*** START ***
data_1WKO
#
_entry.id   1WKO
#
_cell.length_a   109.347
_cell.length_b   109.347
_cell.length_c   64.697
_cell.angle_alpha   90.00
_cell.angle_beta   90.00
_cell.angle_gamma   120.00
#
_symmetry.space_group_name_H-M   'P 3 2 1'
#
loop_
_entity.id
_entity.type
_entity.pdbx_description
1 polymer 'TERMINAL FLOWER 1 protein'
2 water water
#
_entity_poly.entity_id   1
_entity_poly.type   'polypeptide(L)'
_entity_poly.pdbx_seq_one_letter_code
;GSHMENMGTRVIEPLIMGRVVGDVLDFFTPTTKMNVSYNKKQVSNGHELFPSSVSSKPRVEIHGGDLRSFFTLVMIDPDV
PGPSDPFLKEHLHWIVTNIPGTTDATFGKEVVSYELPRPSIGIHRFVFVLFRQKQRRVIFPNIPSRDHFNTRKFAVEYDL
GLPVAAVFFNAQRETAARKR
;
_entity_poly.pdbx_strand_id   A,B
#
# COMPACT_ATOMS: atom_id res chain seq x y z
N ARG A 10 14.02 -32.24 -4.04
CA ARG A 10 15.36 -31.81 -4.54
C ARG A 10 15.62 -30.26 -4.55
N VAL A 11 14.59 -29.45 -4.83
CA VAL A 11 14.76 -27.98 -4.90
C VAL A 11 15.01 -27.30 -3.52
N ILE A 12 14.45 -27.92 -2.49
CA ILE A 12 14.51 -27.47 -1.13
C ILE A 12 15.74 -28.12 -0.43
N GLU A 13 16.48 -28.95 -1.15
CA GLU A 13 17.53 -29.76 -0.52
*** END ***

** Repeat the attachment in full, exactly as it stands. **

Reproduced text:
data_1WKO
#
_entry.id   1WKO
#
_cell.length_a   109.347
_cell.length_b   109.347
_cell.length_c   64.697
_cell.angle_alpha   90.00
_cell.angle_beta   90.00
_cell.angle_gamma   120.00
#
_symmetry.space_group_name_H-M   'P 3 2 1'
#
loop_
_entity.id
_entity.type
_entity.pdbx_description
1 polymer 'TERMINAL FLOWER 1 protein'
2 water water
#
_entity_poly.entity_id   1
_entity_poly.type   'polypeptide(L)'
_entity_poly.pdbx_seq_one_letter_code
;GSHMENMGTRVIEPLIMGRVVGDVLDFFTPTTKMNVSYNKKQVSNGHELFPSSVSSKPRVEIHGGDLRSFFTLVMIDPDV
PGPSDPFLKEHLHWIVTNIPGTTDATFGKEVVSYELPRPSIGIHRFVFVLFRQKQRRVIFPNIPSRDHFNTRKFAVEYDL
GLPVAAVFFNAQRETAARKR
;
_entity_poly.pdbx_strand_id   A,B
#
# COMPACT_ATOMS: atom_id res chain seq x y z
N ARG A 10 14.02 -32.24 -4.04
CA ARG A 10 15.36 -31.81 -4.54
C ARG A 10 15.62 -30.26 -4.55
N VAL A 11 14.59 -29.45 -4.83
CA VAL A 11 14.76 -27.98 -4.90
C VAL A 11 15.01 -27.30 -3.52
N ILE A 12 14.45 -27.92 -2.49
CA ILE A 12 14.51 -27.47 -1.13
C ILE A 12 15.74 -28.12 -0.43
N GLU A 13 16.48 -28.95 -1.15
CA GLU A 13 17.53 -29.76 -0.52